By Barb Arland-Fye
The Catholic Messenger
The question now on people’s minds: Who will be the next Bishop of the Diocese of Davenport and when will the successor of Archbishop-elect Thomas Zinkula take office? The answer hasn’t surfaced yet. As the archbishop-elect pointed out, it’s only been a couple of weeks since the Vatican announced on July 26 that he has been appointed to lead the Archdiocese of Dubuque, beginning Oct. 18.
“During the transition period, I will be conducting myself as the bishop of the Diocese of Davenport just as I have the past six years,” Archbishop-elect Zinkula said. “I of course will be in on the decision-making regarding the installation Mass and activities in Dubuque, but I won’t dive in there with both feet until Oct. 18.”
“This is a bittersweet time for me. Bitter in that I will be sad to leave a diocesan Church I have grown to love and a place that has become home. Sweet in that I will be happy to return to a local Church I served as a priest for 27 years. I have been asking people to pray for me and for the two dioceses.”
Speculation that the Vatican will appoint his successor within a few months after the archbishop-elect leaves the Davenport Diocese is overly optimistic, diocesan leaders say. Deacon David Montgomery, diocesan chancellor and chief of staff, points to the long list of “vacant sees,” or dioceses without a bishop. Some 200 dioceses around the world are awaiting appointment of a new bishop, five of them are in the U.S., including the Davenport Diocese.
This is the first time in 79 years that a bishop leading the Davenport Diocese has been assigned to another diocese without a successor waiting in the wings, as Father Thom Hennen said in his Catholic Messenger Question Box column last week.
The diocesan College of Consultors will convene within eight days after Archbishop-elect Zinkula takes possession of the Dubuque Archdiocese. They will elect a diocesan administrator to serve until the next bishop takes possession of the Davenport Diocese, said Father Hennen. The pastor of Sacred Heart Cathedral in Davenport, he is one of the nine diocesan priests who constitute the College of Consultors.
In some ways, the transition is a waiting game but the ministry and work of the diocesan Church will continue. “The idea is to keep things working in maintenance mode. Although no new initiatives may be undertaken, we need to maintain the initiatives already under way,” Deacon Montgomery said, notably, Building on the Synod, the National Eucharistic Revival and the Laudato Si’ Action Platform. “With everything we have going on in those three areas, there’s a lot of work to do. These are initiatives that Bishop Zinkula has already started.”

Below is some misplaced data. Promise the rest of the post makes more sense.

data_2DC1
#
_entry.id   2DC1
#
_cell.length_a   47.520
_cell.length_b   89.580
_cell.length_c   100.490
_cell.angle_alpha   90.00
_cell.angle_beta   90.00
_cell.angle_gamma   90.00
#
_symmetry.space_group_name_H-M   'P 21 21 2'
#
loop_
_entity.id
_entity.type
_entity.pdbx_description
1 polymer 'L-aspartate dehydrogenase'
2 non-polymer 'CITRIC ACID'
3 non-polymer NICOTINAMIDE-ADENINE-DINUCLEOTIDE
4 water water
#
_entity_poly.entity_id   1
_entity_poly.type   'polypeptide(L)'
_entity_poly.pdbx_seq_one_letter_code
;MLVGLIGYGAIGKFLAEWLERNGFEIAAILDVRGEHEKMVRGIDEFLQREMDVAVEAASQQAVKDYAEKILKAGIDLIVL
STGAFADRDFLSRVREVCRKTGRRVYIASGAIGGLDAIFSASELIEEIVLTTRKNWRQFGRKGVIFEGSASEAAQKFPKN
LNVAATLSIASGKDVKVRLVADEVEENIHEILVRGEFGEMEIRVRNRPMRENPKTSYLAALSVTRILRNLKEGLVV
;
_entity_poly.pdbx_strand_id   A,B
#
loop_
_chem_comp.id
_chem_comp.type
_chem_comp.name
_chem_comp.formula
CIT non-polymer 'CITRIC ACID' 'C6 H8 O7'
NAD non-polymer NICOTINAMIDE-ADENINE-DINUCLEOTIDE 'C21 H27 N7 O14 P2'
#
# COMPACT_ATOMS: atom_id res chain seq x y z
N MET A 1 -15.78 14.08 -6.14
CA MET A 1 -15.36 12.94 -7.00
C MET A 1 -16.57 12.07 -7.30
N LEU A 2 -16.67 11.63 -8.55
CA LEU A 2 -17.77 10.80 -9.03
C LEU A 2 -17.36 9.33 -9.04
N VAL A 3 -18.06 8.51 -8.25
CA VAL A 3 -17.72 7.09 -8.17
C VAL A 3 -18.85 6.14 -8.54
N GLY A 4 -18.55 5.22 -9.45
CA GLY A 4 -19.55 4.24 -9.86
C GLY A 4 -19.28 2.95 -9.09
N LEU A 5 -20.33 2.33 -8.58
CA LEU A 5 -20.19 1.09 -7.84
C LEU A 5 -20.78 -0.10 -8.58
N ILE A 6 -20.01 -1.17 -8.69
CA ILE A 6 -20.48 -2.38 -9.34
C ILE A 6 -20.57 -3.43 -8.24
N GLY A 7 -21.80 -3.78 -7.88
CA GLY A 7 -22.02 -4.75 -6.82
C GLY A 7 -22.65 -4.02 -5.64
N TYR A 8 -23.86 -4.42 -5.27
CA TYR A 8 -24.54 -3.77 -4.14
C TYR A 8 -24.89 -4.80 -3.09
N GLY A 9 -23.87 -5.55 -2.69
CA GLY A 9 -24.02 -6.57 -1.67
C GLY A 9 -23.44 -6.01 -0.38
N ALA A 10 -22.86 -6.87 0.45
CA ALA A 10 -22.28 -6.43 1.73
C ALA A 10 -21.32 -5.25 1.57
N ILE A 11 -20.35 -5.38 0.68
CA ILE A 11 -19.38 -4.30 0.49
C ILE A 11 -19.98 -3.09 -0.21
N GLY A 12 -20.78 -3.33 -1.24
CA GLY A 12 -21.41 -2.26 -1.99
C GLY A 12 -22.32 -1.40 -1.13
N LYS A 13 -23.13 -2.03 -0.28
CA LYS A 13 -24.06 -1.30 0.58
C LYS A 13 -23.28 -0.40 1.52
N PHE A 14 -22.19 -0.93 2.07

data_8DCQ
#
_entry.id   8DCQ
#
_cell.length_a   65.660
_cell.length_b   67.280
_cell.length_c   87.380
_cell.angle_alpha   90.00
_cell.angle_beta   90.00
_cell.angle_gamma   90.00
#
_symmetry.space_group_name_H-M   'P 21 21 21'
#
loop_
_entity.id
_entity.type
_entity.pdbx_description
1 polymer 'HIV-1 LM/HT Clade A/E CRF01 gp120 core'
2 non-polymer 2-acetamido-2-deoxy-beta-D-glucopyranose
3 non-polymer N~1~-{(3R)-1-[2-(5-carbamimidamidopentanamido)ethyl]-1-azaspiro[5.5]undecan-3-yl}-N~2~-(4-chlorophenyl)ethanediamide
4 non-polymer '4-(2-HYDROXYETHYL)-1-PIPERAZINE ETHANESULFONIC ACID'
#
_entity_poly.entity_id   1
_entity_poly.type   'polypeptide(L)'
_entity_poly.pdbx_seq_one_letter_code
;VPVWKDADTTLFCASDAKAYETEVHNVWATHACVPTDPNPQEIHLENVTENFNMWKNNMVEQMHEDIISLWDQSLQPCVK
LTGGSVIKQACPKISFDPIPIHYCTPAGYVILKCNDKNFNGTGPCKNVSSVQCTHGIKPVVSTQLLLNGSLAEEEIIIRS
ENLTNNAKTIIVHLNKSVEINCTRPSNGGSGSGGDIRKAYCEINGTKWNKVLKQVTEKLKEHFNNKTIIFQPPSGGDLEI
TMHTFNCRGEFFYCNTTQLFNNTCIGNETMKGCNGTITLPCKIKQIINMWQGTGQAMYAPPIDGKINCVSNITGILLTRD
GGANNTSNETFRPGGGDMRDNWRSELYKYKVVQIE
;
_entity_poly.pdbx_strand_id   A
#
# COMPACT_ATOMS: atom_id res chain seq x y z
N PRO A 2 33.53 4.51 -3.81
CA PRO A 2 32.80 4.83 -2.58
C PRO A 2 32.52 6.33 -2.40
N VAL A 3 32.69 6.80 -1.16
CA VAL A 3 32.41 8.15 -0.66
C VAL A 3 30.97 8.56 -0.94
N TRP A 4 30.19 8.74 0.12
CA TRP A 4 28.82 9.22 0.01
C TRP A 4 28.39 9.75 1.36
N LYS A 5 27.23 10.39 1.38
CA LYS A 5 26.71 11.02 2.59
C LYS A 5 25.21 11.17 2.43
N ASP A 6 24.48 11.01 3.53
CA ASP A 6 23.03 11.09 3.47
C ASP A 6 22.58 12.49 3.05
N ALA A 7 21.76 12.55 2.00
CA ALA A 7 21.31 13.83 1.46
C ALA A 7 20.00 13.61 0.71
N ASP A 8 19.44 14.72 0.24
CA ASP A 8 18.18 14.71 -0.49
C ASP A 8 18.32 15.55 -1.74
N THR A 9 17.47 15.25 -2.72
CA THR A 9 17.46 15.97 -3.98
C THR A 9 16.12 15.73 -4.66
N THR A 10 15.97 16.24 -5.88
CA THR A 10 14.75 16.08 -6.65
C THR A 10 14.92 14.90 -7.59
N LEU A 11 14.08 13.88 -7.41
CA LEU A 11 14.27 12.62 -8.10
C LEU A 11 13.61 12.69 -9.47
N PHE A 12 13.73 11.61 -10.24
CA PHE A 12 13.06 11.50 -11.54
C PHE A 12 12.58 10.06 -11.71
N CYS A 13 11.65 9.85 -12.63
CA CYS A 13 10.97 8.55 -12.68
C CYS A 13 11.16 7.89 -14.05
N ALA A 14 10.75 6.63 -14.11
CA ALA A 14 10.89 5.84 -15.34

Planning for a new bishop is not at a standstill. “We’re in the very initial stages of the planning process but many things are unknown, such as, whether it is an ordination and installation of a new bishop or installation of someone who already is a bishop,” Deacon Montgomery said. “We’ve gone through this before. The chancery staff will rally around the challenge. I have a lot of confidence in them.”
“We will, as we have in the past, provide parishes with resources for praying for our next bishop,” Deacon Frank Agnoli, diocesan director of Liturgy said. “Otherwise, we will begin to put a liturgy preparation committee together and review what we have done in the past. That way, we’ll be ready once the announcement of our next bishop is made. In addition, we will continue the usual work of the office, including planning for our annual celebrations: Rite of Election, Chrism Mass, ordinations. Of course, some of the details will remain up in the air until we know who will be leading the diocese from Oct. 18 until our new bishop is installed.”
Major initiatives continue
Building on the Synod, a three-year process that kicked off June 17 with a Synodal Summit, is the fruition of Bishop Zinkula’s emphasis on evangelization and commitment to listening to his flock. This process “has been discerned by the people of God in the Diocese of Davenport,” diocesan Evangelization Director Patrick Schmadeke said. “The shape of the content of the three years is an unfolding reality in dialogue with the people. It’s a very conversational process.”
During this transition, Schmadeke hopes to tap into Archbishop-elect Zinkula’s insights pertaining to each year’s theme: welcoming and belonging, youth and family engagement, and Church teaching and tradition. “He’s lit a fire in our hearts for evangelization. How can we do anything but continue that work? The fire is still going!”
The National Eucharistic Revival is also a three-year initiative that the U.S. bishops launched in 2022. It aims to renew Catholics’ personal encounter with Jesus Christ, particularly through the transforming power and mercy of Jesus in the Eucharist. “Our participation in the Eucharistic Revival overall, and the Congress in particular, will not change during the transition,” Deacon Agnoli said. “We will have to wait to see if the new bishop has any ideas or initiatives in mind when it comes to the Revival.”
Last October, the Davenport Diocese launched its first step in the Laudato Si’ Action Platform, a multifaceted, seven-year plan to inspire people to build on their relationship with God, each other and all of God’s creation. “We continue to work on development of the plan and we’re committed to the mid-project goals (working toward net-zero carbon emissions) to be announced Oct. 4,” said Deacon Kent Ferris, diocesan director of Social Action and of Catholic Charities. “We are also mindful of the need to explain the work to Archbishop-elect Zinkula’s successor.”